Sustainability Metrics

New Specifics Help Define Sustainable U.S. Beef

Victoria G Myers
By  Victoria G. Myers , Progressive Farmer Senior Editor
As U.S. beef producers work to define niches and production trends, the USRSB has clarified what is considered a sustainably-managed operation by sector. (DTN/Progressive Farmer photo by Victoria G. Myers)

Continuous improvement is the focus of a newly released U.S. Beef Industry Sustainability Framework. It calls on all sectors of the beef industry to work toward a set of established metrics.

Kansas rancher Debbie Lyons-Blythe, believes the new framework will serve to highlight what America's ranchers already do every day.

"We all constantly work to improve efficiency and conservation and animal welfare," Blythe told DTN. "This new framework highlights that, which is really great. I especially like that it gives us the ability to measure sustainability at every level in the value chain, not just the ranch."

USRSB's assessment tools were established for these sectors: cow/calf, livestock auction markets, feed yards, packing and processing plants, and retail and food service.

Blythe, chair of the group's Outreach Working Group, says inclusion of everyone in the value chain "adds a lot of power to the conversation when we are all trying to work together."

She says an example of that collaboration across sectors is the indicator for water resources.

"At the cow/calf level, for example, we talk about a grazing management plan, with a focus on water quality and quantity," she explains. "Feed yards, auction markets, slaughter plants and processors have their own assessment tools to help them with water management goals. At the retail level each outlet can assess its impact on local water quality and see ways to improve."

USRSB, made up of over 100 stakeholders in sectors including food and retail companies, cattle producers, veterinarians, scientists, financial services and non-governmental agencies, defines "sustainability" as being "socially responsible, environmentally sound and economically viable". This means sustainable beef comes from profitable operations and businesses "committed to optimizing resources and caring for animals, employees and communities."

There are six, high-priority indicators under the USRSB framework. These include: animal health and well-being, efficiency and yield, water resources, land resources, air and greenhouse gas emissions, and employee safety and well-being. Metrics to measure progress in each of these areas were developed by the sector they apply to. Sustainability Assessment Guides (SAGs) are available for each sector. Progress is the goal of these voluntary assessments.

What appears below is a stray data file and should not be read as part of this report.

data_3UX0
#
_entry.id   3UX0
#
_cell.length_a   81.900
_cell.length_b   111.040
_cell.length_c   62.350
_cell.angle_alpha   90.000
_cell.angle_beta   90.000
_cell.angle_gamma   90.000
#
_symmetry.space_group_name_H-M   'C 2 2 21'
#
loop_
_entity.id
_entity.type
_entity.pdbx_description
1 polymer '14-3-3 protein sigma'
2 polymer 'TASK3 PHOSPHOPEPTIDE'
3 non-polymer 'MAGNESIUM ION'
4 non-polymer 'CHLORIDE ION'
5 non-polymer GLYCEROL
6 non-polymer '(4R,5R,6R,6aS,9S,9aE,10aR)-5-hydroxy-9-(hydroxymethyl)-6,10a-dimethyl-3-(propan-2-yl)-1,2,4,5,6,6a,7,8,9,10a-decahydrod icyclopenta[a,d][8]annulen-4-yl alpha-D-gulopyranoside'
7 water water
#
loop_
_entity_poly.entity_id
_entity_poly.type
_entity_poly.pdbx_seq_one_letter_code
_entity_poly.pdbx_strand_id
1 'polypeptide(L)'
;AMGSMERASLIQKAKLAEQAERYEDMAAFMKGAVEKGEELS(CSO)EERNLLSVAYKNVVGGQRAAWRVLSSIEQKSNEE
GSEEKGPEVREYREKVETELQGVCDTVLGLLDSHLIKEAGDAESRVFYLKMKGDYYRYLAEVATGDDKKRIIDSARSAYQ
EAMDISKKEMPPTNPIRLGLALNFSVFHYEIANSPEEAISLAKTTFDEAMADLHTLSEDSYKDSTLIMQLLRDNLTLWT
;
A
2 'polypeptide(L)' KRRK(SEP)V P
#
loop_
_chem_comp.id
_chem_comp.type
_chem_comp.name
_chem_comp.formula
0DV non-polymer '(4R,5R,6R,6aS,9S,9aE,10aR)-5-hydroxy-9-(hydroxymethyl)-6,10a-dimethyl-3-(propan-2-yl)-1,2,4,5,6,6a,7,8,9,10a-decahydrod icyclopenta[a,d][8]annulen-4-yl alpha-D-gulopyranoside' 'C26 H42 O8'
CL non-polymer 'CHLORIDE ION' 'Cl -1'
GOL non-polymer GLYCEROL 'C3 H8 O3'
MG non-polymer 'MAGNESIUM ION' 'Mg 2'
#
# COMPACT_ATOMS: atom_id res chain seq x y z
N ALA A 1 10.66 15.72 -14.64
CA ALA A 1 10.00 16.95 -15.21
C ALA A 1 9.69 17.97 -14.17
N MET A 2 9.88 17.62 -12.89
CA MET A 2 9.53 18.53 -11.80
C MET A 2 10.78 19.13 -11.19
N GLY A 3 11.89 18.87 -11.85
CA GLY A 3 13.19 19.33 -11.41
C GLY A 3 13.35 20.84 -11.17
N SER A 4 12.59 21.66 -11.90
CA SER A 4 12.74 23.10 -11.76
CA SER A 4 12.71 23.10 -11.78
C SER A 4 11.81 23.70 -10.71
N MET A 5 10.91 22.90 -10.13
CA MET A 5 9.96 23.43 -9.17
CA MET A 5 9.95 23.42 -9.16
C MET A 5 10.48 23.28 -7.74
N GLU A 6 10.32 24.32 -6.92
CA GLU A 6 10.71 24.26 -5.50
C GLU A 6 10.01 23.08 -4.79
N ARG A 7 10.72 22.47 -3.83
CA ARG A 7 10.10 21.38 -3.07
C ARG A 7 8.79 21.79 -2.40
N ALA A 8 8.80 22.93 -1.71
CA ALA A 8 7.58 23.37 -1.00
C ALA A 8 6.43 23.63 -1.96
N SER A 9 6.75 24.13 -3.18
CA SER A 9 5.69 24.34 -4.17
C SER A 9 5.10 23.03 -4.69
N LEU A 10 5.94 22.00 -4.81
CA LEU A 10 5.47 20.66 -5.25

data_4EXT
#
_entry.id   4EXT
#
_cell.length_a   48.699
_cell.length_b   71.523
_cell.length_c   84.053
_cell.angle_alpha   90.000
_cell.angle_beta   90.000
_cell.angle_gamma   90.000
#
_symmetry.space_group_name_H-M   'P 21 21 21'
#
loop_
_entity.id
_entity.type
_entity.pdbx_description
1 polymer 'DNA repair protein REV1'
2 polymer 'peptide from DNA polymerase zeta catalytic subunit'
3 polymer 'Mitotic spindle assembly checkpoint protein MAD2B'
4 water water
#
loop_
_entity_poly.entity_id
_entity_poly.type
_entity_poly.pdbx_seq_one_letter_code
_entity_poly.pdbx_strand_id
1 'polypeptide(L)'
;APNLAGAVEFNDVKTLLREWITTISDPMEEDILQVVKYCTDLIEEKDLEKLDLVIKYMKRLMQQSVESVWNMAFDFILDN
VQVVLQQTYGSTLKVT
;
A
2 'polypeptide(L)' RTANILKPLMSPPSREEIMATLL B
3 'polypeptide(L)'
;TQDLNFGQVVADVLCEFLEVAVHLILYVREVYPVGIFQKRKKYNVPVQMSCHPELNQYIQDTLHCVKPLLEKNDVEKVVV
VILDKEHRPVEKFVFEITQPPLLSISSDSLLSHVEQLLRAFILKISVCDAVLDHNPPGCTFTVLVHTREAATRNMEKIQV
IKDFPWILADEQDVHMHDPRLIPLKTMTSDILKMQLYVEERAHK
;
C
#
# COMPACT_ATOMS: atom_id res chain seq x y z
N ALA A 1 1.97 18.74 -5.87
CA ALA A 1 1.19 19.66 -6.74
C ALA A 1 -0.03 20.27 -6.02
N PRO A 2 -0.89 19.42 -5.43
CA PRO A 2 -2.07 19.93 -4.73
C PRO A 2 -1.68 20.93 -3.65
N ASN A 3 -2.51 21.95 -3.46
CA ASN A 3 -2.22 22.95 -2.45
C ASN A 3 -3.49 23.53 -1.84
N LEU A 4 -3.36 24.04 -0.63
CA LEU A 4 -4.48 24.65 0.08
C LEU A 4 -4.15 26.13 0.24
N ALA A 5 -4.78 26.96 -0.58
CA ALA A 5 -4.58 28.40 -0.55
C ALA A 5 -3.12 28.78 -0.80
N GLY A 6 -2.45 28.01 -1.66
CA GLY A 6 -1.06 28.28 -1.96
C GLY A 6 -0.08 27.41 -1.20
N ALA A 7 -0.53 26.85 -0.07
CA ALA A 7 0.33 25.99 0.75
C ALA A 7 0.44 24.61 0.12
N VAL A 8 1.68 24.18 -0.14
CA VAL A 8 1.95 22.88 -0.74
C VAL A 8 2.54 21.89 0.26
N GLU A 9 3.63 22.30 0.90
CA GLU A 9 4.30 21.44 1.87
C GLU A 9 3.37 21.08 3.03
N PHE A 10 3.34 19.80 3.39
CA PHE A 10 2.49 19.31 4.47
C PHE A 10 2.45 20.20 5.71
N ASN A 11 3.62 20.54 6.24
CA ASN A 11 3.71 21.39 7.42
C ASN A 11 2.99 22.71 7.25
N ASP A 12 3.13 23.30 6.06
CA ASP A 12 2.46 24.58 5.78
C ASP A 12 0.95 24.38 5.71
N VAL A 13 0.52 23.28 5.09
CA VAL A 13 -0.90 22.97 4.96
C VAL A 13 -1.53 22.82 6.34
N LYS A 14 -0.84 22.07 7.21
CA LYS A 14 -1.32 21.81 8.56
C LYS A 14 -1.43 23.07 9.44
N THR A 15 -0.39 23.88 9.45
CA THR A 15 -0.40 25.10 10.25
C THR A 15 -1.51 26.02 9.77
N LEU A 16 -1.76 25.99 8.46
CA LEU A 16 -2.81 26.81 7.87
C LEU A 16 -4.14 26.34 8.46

USRSB members represent 30% of the U.S. cattle herd, with more than 20 billion pounds of beef processed and 100 million consumers. The non-profit organization is itself a member of the Global Roundtable for Sustainable Beef. The USRSB supports a number of external projects and field trials, and works with respected research partners, including Extension and cattle groups across the country like Noble Research Institute. The group set a goal to increase the amount of U.S. beef produced using the USRSB framework by 20% by next year. The USRSB recently partnered with Field to Market, a group working with crop commodity organizations to continuously improve those industries' sustainability footprints

For the cow/calf sector, metrics measuring sustainability largely focus on grazing programs, adoption of Beef Quality Assurance (BQA) principles and use of genetics and nutrition.

Asked why she feels it's important Blythe Family Farms be involved in the group, the rancher stresses if producers want things to progress in ways that can benefit them they have to be involved in making things happen.

"The conversation around sustainability has been happening a long time, and it wasn't going in a positive direction for ranchers," said Blythe. "That has totally changed. The USRSB put cattle producers front and center, and we are directly involved in the organization, the framework that was developed and in determining what is involved."

The USRSB's sustainability self-assessment tool can be found online at www.usrsb.org. Blythe explains there is a list of questions on the site that can help a producer evaluate the sustainability of his or her own, unique operation.

Blythe adds it's important to understand that USRSB's goal is one of continuous improvement, not to serve as a Business-to-Business (B2B) group with a purpose of directly connecting buyers and sellers of beef. There are tools to assist marketers and buyers, who are part of an alliance or a certification program, in identifying sustainability metrics.

"USRSB can compare its framework and information with your program and help determine if your metrics meet the requirements for a sustainability program in beef," she explains. "Essentially USRSB is doing a lot of the work for anyone interested in defining sustainability and having a framework. But we are not going to be a B2B entity."

She says the reason for this distinction is pretty simple.

"Sustainability has to be a precompetitive conversation. We all are sustainable, and we are getting better. That's what this is about. USRSB is for the industry as a whole. It's not to say that one ranch is more sustainable than another one. This is continuous improvement for all."

(BAS/SK)

Victoria Myers